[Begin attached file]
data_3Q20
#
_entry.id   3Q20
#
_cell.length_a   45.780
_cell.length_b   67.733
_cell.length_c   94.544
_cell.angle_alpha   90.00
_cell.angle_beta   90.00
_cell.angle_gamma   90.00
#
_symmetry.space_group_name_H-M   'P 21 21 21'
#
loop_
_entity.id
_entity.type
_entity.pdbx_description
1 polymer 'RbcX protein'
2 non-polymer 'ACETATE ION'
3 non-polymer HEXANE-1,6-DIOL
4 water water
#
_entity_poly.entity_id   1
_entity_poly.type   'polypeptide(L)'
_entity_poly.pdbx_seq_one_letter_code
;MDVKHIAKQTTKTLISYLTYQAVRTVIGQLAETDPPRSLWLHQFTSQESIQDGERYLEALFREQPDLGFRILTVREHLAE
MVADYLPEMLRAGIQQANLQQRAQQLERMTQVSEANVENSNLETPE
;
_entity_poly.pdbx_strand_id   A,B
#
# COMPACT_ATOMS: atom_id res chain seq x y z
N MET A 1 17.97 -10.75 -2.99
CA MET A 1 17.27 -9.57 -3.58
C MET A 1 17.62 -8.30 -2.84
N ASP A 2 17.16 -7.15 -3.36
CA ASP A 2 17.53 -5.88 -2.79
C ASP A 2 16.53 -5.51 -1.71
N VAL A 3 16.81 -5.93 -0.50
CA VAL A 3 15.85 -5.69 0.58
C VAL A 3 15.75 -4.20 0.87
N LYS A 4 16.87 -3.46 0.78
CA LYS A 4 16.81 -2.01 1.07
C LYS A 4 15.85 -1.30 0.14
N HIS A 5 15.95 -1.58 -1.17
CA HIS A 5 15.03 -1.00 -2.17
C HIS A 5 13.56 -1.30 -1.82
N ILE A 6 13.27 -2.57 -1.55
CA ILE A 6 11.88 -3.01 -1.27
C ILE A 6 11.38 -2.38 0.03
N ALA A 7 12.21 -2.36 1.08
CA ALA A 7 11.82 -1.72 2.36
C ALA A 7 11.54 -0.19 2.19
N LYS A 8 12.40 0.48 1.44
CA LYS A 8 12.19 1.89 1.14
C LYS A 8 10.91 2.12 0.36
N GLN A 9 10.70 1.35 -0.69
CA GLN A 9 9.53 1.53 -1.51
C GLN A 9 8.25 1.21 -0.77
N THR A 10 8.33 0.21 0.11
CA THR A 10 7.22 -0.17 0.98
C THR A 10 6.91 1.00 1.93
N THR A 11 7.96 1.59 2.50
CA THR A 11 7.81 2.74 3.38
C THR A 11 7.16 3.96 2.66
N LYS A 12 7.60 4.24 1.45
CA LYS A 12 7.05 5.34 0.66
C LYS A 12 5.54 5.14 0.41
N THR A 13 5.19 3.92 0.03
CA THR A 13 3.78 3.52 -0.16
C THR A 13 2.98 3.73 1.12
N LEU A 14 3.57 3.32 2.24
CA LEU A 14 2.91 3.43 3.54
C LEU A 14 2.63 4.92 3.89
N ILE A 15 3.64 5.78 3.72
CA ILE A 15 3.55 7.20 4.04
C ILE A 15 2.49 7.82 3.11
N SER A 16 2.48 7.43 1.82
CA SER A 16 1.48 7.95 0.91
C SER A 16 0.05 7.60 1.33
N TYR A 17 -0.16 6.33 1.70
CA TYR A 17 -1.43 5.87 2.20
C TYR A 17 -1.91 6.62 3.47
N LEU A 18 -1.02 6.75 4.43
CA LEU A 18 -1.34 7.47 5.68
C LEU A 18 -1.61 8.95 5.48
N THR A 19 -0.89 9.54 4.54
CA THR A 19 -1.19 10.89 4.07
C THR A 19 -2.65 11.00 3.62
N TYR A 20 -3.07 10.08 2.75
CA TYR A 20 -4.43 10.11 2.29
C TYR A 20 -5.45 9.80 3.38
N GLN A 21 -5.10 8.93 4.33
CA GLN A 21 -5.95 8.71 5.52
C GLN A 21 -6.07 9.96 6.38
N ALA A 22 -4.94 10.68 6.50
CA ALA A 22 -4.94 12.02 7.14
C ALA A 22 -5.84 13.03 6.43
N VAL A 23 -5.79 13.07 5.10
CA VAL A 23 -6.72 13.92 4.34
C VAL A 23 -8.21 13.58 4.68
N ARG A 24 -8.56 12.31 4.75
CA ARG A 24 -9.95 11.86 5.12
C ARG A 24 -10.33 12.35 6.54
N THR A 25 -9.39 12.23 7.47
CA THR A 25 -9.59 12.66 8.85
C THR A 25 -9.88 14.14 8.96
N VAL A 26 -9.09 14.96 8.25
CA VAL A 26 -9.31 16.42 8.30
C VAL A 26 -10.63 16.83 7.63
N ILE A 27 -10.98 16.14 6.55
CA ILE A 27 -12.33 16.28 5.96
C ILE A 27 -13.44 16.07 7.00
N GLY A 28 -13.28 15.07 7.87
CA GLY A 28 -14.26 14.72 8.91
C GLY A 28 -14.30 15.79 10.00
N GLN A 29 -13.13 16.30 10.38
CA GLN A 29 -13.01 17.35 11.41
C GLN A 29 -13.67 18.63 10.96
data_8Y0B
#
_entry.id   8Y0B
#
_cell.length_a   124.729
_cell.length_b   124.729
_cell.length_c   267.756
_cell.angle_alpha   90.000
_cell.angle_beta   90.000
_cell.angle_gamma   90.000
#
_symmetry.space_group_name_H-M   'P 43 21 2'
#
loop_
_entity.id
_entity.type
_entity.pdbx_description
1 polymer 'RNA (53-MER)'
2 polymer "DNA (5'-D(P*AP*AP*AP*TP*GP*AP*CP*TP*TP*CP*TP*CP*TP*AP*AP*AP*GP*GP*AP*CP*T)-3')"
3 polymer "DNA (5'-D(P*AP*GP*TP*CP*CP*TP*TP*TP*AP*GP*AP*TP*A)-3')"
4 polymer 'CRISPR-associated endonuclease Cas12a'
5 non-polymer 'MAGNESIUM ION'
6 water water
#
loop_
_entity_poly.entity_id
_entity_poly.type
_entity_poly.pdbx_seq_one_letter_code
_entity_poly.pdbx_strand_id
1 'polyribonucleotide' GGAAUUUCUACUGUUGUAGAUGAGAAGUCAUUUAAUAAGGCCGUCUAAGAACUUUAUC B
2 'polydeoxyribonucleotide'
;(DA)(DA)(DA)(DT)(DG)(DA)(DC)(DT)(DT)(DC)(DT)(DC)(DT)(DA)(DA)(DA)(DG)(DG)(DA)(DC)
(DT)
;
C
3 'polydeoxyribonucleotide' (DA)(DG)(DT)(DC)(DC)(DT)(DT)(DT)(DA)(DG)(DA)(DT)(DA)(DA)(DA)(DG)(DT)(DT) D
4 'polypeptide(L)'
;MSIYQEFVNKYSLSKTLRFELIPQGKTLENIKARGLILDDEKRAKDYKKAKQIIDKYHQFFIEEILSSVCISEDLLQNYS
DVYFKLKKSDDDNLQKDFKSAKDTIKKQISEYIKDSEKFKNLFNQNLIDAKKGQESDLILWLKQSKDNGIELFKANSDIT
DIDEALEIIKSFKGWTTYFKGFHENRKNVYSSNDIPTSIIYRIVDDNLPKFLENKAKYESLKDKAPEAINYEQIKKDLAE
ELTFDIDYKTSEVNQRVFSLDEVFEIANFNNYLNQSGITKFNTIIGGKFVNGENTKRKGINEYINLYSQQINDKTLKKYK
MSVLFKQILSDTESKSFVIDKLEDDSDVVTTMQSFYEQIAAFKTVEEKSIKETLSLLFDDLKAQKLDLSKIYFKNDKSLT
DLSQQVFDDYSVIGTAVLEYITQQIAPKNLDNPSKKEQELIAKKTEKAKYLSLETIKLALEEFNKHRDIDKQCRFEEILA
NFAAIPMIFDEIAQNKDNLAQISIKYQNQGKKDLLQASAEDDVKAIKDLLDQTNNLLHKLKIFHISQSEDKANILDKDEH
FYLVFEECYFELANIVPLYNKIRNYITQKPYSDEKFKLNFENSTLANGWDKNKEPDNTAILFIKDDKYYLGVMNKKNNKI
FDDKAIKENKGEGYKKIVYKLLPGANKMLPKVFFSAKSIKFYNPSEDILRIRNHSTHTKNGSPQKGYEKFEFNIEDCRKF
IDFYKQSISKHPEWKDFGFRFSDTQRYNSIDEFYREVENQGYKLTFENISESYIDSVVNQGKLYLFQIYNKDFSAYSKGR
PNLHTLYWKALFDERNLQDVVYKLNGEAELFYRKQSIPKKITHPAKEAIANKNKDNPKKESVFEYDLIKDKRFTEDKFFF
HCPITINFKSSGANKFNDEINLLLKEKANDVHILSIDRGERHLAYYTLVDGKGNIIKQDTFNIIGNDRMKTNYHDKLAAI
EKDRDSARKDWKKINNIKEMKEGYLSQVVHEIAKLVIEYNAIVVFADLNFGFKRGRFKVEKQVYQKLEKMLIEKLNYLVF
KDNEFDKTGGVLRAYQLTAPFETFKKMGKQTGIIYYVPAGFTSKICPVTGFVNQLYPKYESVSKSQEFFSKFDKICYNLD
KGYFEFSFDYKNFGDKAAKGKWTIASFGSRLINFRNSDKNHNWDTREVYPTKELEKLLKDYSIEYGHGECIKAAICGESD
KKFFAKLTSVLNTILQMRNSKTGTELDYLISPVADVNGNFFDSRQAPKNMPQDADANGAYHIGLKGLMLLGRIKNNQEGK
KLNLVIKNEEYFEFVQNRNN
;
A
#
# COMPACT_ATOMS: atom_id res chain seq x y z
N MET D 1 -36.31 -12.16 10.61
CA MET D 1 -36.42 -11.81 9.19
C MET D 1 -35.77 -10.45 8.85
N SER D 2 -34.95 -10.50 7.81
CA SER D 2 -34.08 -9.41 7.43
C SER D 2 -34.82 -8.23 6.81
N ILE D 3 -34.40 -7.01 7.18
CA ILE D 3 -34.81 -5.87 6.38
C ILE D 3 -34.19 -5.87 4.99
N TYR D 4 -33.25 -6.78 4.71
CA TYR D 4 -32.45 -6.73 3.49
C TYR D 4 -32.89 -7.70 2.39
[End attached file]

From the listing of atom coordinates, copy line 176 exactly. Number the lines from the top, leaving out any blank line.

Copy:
# COMPACT_ATOMS: atom_id res chain seq x y z